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« Three Simple Rules for doing 21st Century Business on the Web | Main | Social Networks & Music Promotion: If all your wishes were heard... »
Monday
Jun212010

10 Essential Tips For Musicians To Improve Their Facebook Page

Facebook Pages are the most effective way for musicians to get their name out there. While each application has its own stand out features there can be some overlap between what each application offers. Choose the apps you use wisely, you don’t want to hit your fans with information overload and leave them overwhelmed and unlikely to return to your page. Whether you use one application - or a combination of a few of them - make sure your fan page stays well-organized and users can easily find what they’re looking for without searching through a bunch of clutter. After all, wasn’t that was wrong with a majority of MySpace pages?

 

1. Promote Outside Content

Your fan page is a great place to aggregate all the content you’ve created on the various social networks you belong to. Your fan page can be the ultimate destination for your fans to find your tweets, blog posts, and even other people who have acknowledged your work. 

Here are a few ways you can share your content with your fan base:
Sync your Twitter account with your Facebook page. This will save you the hassle of having to update Facebook AND Twitter. There are a few different options out there that will automatically update your Facebook page with your Tweets but one of the most popular is the official Twitter application. If you would like control over which Tweets are posted to Facebook try using Selective Twitter which will only upload Tweets to Facebook that end with “#fb”.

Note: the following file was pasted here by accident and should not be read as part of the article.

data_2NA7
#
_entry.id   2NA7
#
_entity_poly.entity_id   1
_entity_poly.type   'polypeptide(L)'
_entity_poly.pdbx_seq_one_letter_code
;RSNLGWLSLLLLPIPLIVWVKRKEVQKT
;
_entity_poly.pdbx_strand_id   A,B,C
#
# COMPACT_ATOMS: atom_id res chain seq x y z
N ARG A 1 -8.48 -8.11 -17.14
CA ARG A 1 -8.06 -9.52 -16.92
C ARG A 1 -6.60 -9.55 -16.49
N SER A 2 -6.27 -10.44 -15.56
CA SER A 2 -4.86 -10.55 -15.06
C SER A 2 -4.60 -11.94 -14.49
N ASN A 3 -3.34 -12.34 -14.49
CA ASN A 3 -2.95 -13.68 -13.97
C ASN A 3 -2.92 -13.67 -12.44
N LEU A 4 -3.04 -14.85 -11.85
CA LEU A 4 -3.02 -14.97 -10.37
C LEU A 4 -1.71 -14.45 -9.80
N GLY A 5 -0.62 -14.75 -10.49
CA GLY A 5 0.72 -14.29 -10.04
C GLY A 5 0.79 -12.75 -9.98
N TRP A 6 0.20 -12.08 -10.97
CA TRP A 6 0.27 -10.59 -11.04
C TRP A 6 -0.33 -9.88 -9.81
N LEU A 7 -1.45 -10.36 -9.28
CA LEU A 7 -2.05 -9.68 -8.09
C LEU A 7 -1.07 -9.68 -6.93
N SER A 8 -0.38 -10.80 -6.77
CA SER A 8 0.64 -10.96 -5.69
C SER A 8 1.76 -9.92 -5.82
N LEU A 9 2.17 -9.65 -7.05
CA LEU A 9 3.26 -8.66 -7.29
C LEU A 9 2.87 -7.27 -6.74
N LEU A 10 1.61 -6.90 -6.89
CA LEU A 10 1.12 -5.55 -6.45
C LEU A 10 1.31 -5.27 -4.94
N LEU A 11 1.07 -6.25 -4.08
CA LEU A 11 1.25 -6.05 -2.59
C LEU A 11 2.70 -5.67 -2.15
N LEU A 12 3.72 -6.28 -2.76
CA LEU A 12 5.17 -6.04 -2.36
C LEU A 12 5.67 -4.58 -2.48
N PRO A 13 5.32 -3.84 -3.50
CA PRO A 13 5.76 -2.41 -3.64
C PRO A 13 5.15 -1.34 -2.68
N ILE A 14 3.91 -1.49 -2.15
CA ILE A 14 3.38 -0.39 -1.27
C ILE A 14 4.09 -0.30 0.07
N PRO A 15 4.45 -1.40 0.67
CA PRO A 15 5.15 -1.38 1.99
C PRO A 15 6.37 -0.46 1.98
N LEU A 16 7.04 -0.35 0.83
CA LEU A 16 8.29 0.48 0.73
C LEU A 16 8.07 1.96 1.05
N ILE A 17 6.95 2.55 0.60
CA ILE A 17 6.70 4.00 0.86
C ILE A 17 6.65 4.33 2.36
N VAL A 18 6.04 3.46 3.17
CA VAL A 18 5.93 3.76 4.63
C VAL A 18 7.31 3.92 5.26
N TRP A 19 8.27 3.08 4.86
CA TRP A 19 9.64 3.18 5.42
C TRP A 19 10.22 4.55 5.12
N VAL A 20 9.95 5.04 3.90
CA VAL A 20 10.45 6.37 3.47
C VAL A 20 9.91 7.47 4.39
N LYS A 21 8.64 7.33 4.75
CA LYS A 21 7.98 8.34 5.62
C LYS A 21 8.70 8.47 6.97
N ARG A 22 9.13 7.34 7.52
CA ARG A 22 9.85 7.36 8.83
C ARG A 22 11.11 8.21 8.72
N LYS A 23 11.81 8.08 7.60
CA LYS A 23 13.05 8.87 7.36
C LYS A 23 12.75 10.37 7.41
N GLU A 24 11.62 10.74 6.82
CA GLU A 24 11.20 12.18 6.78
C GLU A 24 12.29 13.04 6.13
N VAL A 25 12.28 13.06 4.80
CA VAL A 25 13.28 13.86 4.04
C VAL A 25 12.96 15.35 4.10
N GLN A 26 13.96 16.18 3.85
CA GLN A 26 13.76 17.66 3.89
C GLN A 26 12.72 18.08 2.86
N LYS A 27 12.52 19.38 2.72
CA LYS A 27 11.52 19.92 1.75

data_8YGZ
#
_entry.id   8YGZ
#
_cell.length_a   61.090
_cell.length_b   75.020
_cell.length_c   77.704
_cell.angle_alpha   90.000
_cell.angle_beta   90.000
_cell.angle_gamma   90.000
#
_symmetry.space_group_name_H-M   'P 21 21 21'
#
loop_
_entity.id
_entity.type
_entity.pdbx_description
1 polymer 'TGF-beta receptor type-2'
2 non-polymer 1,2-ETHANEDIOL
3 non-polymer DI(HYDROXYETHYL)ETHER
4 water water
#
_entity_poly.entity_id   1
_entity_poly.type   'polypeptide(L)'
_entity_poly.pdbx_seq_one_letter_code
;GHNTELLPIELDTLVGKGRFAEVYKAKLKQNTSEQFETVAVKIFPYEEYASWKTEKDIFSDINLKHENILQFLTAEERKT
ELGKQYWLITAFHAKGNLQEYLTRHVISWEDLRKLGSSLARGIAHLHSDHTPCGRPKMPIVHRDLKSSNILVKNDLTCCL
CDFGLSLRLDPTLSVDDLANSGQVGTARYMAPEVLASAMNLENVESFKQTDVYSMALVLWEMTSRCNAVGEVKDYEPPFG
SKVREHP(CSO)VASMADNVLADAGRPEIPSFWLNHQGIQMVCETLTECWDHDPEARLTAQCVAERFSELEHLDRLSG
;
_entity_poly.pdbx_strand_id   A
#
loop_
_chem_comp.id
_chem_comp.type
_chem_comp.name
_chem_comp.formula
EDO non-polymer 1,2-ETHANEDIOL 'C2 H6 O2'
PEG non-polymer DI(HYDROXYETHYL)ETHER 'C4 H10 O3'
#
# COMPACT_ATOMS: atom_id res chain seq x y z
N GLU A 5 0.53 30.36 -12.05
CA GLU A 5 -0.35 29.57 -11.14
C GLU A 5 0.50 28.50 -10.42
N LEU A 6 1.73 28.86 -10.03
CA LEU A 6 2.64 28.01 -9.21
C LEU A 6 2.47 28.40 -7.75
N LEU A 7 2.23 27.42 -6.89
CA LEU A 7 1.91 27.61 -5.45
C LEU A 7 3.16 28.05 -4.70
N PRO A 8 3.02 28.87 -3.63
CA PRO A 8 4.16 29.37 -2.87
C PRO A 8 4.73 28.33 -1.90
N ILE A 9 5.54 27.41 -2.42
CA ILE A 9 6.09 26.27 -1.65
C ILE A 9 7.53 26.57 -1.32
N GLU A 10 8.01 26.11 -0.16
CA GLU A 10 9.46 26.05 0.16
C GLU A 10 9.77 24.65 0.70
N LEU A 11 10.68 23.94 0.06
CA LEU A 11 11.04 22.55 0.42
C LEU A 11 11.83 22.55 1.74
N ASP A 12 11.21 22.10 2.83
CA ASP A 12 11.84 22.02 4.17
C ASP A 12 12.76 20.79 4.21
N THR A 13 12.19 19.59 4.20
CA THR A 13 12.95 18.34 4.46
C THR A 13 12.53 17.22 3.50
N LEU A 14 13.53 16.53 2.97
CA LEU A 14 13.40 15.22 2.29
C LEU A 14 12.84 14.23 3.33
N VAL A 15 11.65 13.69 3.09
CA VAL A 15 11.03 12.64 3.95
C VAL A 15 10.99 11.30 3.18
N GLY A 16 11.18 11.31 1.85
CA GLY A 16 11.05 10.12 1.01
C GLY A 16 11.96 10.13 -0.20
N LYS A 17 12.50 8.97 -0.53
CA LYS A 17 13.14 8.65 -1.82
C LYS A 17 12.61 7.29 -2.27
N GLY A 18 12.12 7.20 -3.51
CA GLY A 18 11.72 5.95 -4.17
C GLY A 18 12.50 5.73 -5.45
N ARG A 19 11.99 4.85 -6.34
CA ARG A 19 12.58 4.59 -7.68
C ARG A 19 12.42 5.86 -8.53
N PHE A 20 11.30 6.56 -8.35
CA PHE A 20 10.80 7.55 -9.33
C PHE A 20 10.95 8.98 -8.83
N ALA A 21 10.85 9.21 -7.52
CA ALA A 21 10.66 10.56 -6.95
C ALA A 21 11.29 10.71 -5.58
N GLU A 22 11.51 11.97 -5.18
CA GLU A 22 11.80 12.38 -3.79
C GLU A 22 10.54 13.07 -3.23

On top of syncing your Twitter account with your Facebook page, you can also automatically sync your blog. You have a few options here:
  • Social RSS allows you to automatically pull your blog posts and display them on your Fan Page under a dedicated tab, your wall tab, or as your news. 
  • Blog RSS Feed Reader has been known to have some problems but may be worth it for the level of control and customization options it offers such as the ability to choose an image giving your RSS feed the same feel as your blog.
  • Facebook Notes is probably the easiest way to upload your blog posts. Go to the Import A Blog section under notes and type in your blog’s address and you’re done. Simple as that.
  • The YouTube app for Facebook will include a box in your profile to publish all of your personal videos and any others that you think will be of interest to your fans.

 

Since most of your fans will be on Facebook, your fan page is a great place to mention other places on the internet where you’ve been mentioned, whether it’s someone’s personal blog, a review or recognition from a major online publication like Rolling Stone, it’s never a bad idea to show off the positive press you’re receiving. While there’s not really a good way to accurately monitor and automatically update your fan page with non-Facebook mentions Google provides a few easy ways to stay updated.
  • Google Blog Search is a great tool to find out what blogs are mentioning you. Search your name/band’s name and you can easily find blogs that are mentioning you or sharing your music with their readers. With the ability to sort by most recent posts, you can see if you’re being mentioned in the blogosphere within seconds of a post being published.
  • Google Alerts will notify you by email anytime specific key words are found on the internet. Put an alert on your name and you’ll get updated every time you’re mentioned in Google’s search results